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OIC calls on the EP not to intervene in the crisis between Morocco and Spain

The Organization of Islamic Cooperation (OIC) called on the European Parliament (EP) not to intervene in the "immigrant-related" crisis between Morocco and Spain.

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In a written statement from the OIC General Secretariat, the EP was asked to “try to prioritize rational dialogue, avoid fueling the crisis between Morocco and Spain, and play a positive role in order to guarantee the interests of the parties in the crisis through bilateral negotiations and respecting the principles of the geographical neighborhood”.

In the statement, it was said that Morocco was fully supported, and the Rabat administration adhered to its constructive policy to prevent irregular migration and human smuggling.

The EP issued a decision on 10 June on the passage of more than 8 thousand irregular migrants, mostly under the age of 18, to Spain, by swimming or walking, on 17-19 May, because the Moroccan administration abandoned border control. In the EP’s decision, “Morocco’s use of minors in the immigration crisis to the Spanish-administered city of Ceuta” was rejected.

The Arab Parliament and the African Parliament had also called on the EP to “not intervene in the crisis between the two countries”.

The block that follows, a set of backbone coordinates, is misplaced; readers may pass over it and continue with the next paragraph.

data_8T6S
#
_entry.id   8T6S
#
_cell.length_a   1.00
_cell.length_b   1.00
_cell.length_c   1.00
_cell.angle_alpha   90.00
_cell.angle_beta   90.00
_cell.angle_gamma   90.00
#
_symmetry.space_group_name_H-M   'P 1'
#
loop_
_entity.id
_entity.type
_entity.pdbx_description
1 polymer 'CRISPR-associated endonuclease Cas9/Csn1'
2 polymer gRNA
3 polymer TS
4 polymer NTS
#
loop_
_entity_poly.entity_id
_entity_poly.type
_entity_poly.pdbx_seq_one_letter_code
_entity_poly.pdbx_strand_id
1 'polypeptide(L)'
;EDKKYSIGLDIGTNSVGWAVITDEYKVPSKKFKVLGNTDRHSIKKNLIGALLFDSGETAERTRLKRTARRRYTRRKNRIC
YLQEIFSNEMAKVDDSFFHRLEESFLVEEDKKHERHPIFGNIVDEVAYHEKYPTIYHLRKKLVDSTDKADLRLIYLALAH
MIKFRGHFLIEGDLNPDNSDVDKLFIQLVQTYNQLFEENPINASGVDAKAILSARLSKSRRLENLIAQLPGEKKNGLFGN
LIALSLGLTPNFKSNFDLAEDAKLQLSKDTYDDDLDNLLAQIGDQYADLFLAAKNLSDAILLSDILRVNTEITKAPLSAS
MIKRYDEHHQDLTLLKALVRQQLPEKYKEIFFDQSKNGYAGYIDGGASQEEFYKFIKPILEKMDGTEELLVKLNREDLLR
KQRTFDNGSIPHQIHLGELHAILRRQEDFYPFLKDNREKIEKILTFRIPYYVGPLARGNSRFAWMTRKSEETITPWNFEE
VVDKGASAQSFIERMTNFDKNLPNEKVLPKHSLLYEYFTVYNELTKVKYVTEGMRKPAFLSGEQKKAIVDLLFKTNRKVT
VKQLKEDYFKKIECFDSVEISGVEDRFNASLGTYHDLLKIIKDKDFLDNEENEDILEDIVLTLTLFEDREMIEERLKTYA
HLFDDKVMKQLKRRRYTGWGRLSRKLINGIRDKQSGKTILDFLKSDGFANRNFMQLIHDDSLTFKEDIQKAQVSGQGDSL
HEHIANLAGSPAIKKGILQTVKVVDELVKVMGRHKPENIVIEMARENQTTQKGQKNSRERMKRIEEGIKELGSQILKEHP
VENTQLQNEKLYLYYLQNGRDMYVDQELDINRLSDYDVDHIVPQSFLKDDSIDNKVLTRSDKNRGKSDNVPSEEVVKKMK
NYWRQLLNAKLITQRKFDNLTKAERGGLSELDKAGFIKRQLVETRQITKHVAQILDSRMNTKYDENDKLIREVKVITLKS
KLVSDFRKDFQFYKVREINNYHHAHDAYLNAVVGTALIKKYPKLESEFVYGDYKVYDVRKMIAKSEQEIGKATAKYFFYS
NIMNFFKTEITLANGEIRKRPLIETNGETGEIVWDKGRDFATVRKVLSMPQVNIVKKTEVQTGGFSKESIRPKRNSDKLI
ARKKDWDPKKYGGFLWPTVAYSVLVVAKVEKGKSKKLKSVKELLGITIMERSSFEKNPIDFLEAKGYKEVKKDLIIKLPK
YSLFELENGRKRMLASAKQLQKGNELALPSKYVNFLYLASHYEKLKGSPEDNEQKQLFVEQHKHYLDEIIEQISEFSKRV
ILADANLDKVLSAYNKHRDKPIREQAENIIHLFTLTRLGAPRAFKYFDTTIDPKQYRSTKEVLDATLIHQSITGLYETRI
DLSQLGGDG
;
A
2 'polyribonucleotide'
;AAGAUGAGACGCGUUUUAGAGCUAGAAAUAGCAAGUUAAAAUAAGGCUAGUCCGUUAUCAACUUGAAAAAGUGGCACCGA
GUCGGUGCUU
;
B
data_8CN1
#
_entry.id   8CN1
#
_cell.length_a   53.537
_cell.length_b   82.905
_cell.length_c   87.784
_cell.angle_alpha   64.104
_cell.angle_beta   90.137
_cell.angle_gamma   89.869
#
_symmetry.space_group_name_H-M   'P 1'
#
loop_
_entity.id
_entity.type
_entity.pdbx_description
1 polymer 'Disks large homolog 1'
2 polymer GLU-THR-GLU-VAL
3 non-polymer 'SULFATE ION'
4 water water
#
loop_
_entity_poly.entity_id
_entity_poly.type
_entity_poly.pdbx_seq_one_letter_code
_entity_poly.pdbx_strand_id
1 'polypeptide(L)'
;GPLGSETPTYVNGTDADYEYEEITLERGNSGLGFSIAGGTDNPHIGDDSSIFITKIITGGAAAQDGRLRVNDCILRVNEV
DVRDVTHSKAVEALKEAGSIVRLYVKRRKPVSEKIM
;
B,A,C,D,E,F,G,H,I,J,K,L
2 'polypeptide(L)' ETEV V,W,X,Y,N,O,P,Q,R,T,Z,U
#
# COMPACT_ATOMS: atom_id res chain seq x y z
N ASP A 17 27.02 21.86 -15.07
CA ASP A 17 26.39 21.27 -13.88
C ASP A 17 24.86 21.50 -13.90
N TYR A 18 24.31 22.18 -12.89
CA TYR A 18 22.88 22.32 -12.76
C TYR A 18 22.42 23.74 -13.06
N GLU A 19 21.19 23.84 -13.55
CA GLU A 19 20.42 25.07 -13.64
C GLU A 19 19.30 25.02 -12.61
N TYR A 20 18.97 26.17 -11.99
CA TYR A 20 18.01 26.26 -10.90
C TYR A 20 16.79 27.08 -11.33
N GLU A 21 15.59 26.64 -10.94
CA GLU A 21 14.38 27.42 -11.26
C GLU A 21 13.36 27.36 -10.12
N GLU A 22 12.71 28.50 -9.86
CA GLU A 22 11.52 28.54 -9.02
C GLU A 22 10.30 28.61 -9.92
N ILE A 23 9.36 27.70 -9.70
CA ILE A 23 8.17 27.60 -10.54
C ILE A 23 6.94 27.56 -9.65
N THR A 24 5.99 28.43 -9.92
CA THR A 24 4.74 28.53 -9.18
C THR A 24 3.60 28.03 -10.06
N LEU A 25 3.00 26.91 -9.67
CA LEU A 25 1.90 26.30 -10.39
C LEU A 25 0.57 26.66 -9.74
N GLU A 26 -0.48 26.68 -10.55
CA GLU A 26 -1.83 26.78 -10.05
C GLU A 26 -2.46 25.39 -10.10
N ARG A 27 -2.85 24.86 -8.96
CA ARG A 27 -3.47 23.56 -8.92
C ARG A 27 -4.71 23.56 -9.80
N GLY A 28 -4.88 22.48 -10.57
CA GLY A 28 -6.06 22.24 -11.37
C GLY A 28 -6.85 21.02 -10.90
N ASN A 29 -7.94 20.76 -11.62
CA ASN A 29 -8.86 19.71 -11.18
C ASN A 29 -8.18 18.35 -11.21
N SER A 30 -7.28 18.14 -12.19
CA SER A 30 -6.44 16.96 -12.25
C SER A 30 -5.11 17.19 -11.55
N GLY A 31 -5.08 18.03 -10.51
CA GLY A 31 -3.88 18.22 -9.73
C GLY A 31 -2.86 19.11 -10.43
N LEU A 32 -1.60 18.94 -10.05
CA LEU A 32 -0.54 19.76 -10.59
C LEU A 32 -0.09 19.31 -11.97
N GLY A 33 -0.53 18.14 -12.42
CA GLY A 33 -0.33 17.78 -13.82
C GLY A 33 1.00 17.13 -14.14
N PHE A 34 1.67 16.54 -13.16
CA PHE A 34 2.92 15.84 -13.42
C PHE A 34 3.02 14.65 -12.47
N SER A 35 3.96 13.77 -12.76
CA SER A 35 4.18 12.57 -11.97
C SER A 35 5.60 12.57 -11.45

The relations between Spain and Morocco, which have been the scene of serious tensions recently due to the Western Sahara issue, have resulted in the left coalition government in Spain secretly bringing the separatist Polisario Front Secretary-General Brahim Ghali to the country on April 22 to be treated due to the COVID-19 disease he was caught and a hospital in Logrono. It turned into a diplomatic crisis when he was hospitalized.

The political tension between the two countries deepened further with the arrival of Ghali, the leader of the Polisario Front, and the subsequent influx of irregular migrants from Morocco to Spain.

As a result of the Moroccan administration relinquishing its border control, more than 8,000 irregular migrants, mostly underage, crossed into Spain by swimming or walking from the northern (Benzu) and southern (Tarajal coast) borders of Ceuta, a Spanish city in North Africa, on May 17-19.

The influx of irregular migrants ended with Morocco resuming border control and Spain sending troops to the region, and 7,500 irregular migrants were sent back to Morocco.

Although Ghali, the leader of the Polisario Front, left Spain on 2 June with a plane sent by Algeria and went to Argel, the crisis between the two countries did not end.

The Moroccan administration, which had withdrawn its Ambassador from Madrid for consultation, made connections between Western Sahara and Catalonia problems and states that the current crisis will not end unless Spain’s position on Western Sahara is clear.

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